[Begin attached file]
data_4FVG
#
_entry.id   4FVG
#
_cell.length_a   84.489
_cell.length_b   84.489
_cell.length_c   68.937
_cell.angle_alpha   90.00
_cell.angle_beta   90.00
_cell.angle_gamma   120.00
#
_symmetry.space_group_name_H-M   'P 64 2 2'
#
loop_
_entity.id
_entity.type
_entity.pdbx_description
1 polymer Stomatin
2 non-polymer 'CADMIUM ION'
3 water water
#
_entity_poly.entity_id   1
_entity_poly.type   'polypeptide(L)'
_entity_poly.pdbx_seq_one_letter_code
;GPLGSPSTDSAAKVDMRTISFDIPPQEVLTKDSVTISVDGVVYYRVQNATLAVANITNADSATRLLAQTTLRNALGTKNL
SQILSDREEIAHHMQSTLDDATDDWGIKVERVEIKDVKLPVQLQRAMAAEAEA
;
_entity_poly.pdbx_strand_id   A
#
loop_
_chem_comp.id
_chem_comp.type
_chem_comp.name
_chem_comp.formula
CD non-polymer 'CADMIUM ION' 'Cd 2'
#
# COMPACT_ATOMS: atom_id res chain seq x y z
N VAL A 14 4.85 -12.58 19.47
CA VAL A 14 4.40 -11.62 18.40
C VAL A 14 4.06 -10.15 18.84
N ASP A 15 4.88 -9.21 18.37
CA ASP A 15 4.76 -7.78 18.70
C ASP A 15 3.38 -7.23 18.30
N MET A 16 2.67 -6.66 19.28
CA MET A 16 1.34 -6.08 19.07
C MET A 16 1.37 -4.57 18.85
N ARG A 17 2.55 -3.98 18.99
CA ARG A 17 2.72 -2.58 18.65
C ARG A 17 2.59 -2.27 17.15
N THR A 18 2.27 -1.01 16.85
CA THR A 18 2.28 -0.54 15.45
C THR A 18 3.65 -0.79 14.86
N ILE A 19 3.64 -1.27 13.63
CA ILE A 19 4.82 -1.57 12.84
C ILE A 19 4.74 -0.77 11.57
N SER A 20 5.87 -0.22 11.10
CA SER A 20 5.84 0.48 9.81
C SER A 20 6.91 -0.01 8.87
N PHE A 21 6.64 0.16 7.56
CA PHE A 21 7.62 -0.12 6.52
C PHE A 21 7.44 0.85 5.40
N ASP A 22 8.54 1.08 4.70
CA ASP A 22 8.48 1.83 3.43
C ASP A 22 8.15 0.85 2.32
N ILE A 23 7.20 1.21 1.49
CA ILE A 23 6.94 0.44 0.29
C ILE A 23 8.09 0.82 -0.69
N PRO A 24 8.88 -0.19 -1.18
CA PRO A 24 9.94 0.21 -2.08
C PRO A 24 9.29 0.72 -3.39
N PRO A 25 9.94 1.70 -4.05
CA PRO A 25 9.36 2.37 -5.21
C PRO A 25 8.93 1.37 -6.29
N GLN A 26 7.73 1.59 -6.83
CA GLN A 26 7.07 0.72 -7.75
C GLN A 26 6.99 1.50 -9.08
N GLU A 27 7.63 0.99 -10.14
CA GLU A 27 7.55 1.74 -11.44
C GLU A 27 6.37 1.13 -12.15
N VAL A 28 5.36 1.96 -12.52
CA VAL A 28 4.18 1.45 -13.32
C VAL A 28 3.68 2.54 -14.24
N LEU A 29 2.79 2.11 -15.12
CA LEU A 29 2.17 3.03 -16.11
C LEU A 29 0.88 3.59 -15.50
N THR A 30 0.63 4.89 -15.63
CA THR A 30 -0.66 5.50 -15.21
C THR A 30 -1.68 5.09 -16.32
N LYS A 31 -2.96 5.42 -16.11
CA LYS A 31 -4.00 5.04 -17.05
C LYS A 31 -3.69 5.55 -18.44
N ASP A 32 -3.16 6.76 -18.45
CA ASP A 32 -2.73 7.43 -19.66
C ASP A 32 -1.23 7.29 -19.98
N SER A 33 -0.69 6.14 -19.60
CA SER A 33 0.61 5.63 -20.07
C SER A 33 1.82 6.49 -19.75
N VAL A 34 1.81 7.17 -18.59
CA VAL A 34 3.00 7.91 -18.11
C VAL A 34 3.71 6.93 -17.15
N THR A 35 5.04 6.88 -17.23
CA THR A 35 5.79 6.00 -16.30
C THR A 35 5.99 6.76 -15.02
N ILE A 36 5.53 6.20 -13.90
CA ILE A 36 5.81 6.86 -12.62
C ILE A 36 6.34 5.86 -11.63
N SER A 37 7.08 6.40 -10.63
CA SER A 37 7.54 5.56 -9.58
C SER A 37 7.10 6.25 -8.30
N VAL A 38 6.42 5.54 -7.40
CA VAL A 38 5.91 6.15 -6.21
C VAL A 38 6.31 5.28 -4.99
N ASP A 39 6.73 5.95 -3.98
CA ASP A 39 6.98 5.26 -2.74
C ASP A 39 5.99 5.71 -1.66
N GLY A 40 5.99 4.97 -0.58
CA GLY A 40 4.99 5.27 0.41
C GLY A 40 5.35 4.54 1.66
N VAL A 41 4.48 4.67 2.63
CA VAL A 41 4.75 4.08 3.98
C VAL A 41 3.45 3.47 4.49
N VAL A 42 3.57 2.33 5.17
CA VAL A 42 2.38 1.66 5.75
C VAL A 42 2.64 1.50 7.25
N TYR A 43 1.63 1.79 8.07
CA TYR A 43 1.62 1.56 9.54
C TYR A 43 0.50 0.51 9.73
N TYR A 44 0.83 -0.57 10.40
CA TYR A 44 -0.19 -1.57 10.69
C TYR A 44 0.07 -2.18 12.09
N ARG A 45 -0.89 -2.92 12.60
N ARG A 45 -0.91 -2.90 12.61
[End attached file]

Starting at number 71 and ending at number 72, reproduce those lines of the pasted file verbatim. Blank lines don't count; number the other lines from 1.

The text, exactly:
N PRO A 25 9.94 1.70 -4.05
CA PRO A 25 9.36 2.37 -5.21